1837 Valdivia earthquake

The 1837 Valdivia earthquake struck south-central Chile on November 7.[1] Together with earthquakes in 1575 and 1737 the earthquake is among the historical predecessors to the great 1960 earthquake.[1] The rupture zone was roughly from Valdivia to the south. It was felt in the cities of Concepción, Valdivia and Ancud. The earthquake was also felt by the crew whaling ships in Guafo Island and Chonos Archipelago. Various landslides were triggered in Chiloé and people are reported to have been thrown to the ground in Valdivia. In contrast in Concepción the shakings were moderate.[1] As reported in various coastal localities the ground rose as result of the earthquake. Decades later while surveying southern Chile's coasts Francisco Vidal Gormaz was told of islands that been submerged and some that had emerged as a consequence of the earthquake.[1] The earthquake caused a tsunami that struck Hawaii, what is now French Polynesia, and Japan.[1]

1837 Valdivia earthquake
1837 Valdivia earthquake is located in Chile
1837 Valdivia earthquake
Local dateNovember 7, 1837 (1837-11-07)
Magnitude8.8–9.5 Mw[A]
Epicenter39°48′50″S 73°14′45″W / 39.813889°S 73.245833°W / -39.813889; -73.245833Coordinates: 39°48′50″S 73°14′45″W / 39.813889°S 73.245833°W / -39.813889; -73.245833
Areas affectedChile
Tsunamiyes
Casualties12

In Japan the tsunami flooded rice fields, destroyed salmon traps and broke into salt evaporation ponds causing significant economic losses.[1]

See alsoEdit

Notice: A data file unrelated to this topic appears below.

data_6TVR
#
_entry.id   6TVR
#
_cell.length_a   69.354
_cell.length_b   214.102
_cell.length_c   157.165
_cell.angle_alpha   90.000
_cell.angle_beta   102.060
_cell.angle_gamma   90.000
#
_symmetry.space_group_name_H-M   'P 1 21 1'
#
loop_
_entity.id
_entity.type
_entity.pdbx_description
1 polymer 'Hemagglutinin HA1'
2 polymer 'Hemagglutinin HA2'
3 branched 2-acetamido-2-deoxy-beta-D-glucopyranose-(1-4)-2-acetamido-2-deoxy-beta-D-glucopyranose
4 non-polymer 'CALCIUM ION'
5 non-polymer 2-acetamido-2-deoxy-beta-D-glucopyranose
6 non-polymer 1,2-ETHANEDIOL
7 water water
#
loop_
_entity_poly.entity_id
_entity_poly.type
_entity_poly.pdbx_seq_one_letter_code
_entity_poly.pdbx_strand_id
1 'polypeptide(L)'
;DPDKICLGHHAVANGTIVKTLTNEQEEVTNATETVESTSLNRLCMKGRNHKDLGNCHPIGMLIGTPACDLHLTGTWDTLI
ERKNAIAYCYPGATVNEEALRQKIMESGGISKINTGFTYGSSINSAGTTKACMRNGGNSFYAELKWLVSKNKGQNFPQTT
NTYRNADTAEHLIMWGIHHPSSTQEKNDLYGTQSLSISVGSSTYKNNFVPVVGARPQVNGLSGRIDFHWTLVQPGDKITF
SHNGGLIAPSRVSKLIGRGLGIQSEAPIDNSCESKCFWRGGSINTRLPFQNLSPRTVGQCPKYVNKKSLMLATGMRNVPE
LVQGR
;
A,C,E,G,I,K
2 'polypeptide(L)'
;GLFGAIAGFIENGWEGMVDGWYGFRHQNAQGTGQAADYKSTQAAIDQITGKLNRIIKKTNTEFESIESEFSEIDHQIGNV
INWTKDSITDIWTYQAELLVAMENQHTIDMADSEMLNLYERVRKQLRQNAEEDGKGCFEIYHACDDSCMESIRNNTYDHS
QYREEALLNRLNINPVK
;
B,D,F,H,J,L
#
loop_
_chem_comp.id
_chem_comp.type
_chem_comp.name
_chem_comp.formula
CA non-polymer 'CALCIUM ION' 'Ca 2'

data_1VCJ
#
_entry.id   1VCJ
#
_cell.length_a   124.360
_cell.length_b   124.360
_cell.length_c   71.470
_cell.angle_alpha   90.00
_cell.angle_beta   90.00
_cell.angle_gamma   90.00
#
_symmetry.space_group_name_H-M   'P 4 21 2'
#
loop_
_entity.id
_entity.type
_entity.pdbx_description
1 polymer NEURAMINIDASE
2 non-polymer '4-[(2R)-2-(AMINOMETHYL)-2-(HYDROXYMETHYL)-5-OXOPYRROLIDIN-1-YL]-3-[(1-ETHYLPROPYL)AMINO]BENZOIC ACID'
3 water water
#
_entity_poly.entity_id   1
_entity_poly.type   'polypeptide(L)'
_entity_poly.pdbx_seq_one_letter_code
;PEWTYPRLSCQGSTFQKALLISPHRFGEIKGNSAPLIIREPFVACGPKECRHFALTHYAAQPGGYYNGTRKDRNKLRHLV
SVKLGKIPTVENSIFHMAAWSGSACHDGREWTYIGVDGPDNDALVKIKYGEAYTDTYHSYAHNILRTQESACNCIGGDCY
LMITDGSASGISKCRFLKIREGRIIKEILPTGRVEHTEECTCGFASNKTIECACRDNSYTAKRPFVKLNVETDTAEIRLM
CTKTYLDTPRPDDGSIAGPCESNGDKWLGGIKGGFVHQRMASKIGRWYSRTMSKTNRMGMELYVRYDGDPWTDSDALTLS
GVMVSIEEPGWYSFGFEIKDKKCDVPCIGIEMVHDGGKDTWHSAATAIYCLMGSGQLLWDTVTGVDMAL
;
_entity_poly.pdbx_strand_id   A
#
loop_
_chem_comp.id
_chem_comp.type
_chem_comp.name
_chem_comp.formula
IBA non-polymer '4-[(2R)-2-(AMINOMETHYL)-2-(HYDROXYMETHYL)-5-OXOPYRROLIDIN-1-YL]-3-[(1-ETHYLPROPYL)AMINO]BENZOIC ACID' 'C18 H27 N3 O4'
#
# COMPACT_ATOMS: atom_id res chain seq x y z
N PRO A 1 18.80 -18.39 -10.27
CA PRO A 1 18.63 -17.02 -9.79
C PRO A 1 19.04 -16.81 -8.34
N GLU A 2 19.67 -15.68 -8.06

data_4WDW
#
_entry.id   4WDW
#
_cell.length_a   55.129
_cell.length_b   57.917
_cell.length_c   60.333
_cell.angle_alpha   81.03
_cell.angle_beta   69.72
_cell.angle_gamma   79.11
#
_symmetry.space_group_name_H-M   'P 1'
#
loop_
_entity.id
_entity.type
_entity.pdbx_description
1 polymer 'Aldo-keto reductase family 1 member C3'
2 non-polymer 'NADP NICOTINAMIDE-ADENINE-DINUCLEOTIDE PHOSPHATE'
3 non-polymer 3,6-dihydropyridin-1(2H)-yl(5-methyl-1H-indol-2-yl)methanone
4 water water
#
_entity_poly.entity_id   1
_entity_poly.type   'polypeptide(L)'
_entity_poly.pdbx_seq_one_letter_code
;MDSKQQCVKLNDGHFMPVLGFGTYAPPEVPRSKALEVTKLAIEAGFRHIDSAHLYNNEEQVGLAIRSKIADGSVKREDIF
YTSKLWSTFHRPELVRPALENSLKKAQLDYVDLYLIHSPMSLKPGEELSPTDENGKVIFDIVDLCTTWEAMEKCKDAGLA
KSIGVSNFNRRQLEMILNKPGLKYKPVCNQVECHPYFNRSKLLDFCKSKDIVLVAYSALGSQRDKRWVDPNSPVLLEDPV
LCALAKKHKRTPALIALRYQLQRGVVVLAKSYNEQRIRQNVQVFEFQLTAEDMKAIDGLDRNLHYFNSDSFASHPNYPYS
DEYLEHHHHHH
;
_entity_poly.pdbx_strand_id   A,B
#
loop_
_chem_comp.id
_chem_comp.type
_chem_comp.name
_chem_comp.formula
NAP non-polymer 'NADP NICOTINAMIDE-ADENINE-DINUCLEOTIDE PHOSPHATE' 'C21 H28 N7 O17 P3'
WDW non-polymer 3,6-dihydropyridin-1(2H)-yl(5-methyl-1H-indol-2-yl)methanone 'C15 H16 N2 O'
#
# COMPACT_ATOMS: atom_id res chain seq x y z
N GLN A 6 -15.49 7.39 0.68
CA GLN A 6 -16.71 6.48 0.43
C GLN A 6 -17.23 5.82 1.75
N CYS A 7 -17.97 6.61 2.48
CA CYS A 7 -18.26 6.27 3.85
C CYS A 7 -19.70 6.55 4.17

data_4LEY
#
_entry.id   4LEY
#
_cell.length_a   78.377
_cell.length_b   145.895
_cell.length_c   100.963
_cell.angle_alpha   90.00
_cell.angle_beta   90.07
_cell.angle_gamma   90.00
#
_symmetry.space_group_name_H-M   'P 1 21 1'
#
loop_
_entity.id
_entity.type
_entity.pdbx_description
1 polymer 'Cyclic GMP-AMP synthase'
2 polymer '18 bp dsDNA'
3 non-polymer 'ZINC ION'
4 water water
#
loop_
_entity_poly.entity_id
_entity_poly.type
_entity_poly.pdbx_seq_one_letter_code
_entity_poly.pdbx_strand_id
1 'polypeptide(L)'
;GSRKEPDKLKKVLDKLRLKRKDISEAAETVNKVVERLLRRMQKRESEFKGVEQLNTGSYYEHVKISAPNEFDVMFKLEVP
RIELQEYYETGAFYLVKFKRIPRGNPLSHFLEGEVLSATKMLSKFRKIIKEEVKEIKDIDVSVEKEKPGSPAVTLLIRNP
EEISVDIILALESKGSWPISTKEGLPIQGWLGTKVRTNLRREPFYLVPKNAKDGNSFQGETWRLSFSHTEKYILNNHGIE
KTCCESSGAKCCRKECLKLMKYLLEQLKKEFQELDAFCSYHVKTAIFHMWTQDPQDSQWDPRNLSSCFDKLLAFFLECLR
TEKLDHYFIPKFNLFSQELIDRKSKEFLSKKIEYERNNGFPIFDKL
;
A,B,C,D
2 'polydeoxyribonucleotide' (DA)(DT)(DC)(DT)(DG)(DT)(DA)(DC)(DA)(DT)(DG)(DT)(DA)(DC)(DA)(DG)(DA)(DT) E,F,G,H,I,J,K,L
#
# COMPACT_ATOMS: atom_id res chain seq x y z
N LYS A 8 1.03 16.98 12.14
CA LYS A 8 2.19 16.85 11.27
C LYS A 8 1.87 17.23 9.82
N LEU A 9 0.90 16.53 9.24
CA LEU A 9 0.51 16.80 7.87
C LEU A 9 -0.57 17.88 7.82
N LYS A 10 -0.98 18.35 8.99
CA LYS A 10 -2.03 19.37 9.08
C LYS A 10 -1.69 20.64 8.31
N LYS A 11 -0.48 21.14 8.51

NotesEdit

  1. ^ ...likely tsunami heights in 1837 falls betweenthe highest levels reached by the 2010 tsunami and the lowest in 1960 along the samestretch of the Japanese coast (Fig.4a). According to the robust relationship inferred between the magnitudes of Chilean earthquakes and the amplitudes of their tsunamis in Japan (Carvajalet al., 2017), a range of ~1–2m suggests that the magnitude of the 1837 earthquake was likely between Mw 8.8 and 9.5. This rough estimation also agrees with the tsunami magnitude of 914 assigned to the 1837 event by Abe (1979).[1][2]

ReferencesEdit

  1. ^ a b c d e f g Cisternas, M.; Carvajal, M.; Wesson, R.; Ely, L.L.; Gorigoitia, N. (2018). "Exploring the Historical Earthquakes Preceding the Giant 1960 Chile Earthquake in a Time-Dependent Seismogenic Zone". Bulletin of the Seismological Society of America. 107 (6): 2664–2675. Bibcode:2017BuSSA.107.2664C. doi:10.1785/0120170103.
  2. ^ Carvajal, M.; Cisternas, M.; Gubler, A.; Catalán, P.; Winckler, P.; Wesson, P. (2017). "Reexamination of the magnitudes for the 1906 and 1922 Chilean earthquakes using Japanese tsunami amplitudes: Implications for source depth constraints". Journal of Geophysical Research. 122 (1): 4–17. Bibcode:2017JGRB..122....4C. doi:10.1002/2016JB013269.